Cybersecurity coverage is a critical concern for every modern business. Whether you're a growing company or an established multinational business, your IT infrastructure needs to be secured against a growing range of threats.
An effective cybersecurity program needs to be both robust and capable of change. All possible threats and risk tolerance levels must be clearly defined and managed from the outset. Active participation by all stakeholders is required to ensure the best possible outcomes.
From setting the direction of the program to making operational decisions and providing oversight, the board of directors and all C-suite executives need to understand, engage with, and take ownership of the program.
Let's look at eight big questions you need to answer to give your board full confidence in your cybersecurity coverage.
1) What attributes define a complete cybersecurity strategy?
A comprehensive cybersecurity program needs to protect relevant corporate information and systems, both now and in the future. Cybersecurity is all about managing cyber risk. To properly manage cyber risk, it is critical to have a basic understanding of the key components of a comprehensive and mature cybersecurity program. By comprehensive and mature we mean broad and deep. Broad – including all of the key components, and deep – ensuring that each key component is addressed to the degree that mitigates the cyber risk to the level that is acceptable to the Board and C-Suite.
Before you can protect the data that defines your organization, it's important to evaluate your current systems based on their structural integrity and ability to adapt.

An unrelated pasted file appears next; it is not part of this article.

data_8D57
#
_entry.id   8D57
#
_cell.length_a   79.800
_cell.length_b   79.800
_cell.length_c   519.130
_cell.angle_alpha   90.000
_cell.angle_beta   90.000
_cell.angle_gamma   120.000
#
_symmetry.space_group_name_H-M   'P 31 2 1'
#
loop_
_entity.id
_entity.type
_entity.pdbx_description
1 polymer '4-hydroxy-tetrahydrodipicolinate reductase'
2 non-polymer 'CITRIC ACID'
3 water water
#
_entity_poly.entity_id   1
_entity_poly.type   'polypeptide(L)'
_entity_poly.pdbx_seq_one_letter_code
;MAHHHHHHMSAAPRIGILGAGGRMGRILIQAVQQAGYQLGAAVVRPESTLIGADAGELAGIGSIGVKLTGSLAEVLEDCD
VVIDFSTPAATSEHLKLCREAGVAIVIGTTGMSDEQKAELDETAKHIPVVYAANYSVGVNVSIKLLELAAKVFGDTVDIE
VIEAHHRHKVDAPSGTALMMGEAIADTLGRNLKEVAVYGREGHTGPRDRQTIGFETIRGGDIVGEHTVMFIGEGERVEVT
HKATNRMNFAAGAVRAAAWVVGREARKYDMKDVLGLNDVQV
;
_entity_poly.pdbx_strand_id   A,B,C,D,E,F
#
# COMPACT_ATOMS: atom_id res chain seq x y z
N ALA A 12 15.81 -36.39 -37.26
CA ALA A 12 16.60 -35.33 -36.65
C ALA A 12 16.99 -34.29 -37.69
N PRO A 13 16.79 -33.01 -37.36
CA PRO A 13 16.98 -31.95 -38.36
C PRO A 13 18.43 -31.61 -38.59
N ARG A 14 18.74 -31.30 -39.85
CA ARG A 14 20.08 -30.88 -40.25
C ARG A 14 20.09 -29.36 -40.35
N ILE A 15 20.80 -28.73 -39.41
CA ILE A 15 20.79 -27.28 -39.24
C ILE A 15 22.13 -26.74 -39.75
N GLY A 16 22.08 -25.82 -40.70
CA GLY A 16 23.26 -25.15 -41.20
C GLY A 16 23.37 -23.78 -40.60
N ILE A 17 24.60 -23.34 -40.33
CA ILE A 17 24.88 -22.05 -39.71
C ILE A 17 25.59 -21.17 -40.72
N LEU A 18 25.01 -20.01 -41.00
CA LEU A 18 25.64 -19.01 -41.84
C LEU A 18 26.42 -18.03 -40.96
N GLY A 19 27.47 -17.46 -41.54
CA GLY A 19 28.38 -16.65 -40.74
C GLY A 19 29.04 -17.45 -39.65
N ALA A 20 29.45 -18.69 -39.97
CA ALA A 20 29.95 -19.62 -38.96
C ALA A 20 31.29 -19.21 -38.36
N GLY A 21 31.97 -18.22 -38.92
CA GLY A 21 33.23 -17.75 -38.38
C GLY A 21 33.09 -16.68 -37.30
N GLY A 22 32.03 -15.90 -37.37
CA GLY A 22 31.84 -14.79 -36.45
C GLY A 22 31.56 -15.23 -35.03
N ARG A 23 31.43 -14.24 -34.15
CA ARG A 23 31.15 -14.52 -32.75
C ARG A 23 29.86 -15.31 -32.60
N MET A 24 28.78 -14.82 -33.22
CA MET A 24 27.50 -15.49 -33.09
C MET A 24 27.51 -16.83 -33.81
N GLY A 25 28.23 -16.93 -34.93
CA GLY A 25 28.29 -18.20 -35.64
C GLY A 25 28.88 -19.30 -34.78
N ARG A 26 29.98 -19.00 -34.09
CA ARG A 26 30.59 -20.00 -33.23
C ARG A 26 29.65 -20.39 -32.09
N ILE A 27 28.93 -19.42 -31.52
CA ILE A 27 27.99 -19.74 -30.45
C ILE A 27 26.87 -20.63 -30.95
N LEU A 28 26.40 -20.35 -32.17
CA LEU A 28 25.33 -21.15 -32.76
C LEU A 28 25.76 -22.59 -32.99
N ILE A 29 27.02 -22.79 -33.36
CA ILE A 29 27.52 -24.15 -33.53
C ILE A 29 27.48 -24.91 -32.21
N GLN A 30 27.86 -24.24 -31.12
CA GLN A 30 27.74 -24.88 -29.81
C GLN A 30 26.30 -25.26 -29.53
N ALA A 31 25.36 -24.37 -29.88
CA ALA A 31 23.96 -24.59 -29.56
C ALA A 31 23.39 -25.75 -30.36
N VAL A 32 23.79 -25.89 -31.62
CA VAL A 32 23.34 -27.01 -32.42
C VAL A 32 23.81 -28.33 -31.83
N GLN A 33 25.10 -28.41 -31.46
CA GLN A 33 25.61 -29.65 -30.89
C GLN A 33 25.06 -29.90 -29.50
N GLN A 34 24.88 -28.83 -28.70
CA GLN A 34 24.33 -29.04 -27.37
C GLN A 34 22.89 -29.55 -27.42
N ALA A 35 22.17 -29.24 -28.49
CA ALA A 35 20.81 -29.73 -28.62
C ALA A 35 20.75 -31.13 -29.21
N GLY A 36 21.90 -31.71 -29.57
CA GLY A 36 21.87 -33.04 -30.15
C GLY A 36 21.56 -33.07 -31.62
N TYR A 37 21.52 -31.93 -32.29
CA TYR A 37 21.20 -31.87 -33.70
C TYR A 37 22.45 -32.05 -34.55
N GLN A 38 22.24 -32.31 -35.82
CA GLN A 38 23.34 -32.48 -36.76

- Maturity and consistency - Maturity is based on consistency over an extended period. This doesn't happen by accident, with effective security solutions adapted carefully to meet the specific needs of an organization. Your security architecture needs to be defined, your documentation needs to be thorough, and your working practices need to align with your security goals.
- Flexibility and agility - Modern computer systems are changing all the time, and effective security solutions need to adapt to the wider world. Agility and flexibility are critical as security breaches often take place immediately after an update. If maturity is defined by the structural integrity of your security framework, then agility is defined as your ability to respond effectively at any given moment.
2) Have we got adequate review and training initiatives?
Effective cybersecurity solutions demand continual reviews, updates, and training initiatives. Whether it's buying new computers, updating network protocols, or training staff, security risk assessment is an ongoing process that helps to identify risk and ensure compliance at every turn.
Your cybersecurity program needs to be reviewed periodically by an independent and objective third party to ensure the relevance of hardware tools, systems and services, and human beings. Updates are not enough in isolation, with alignment between hardware and software, and software and staff also needed.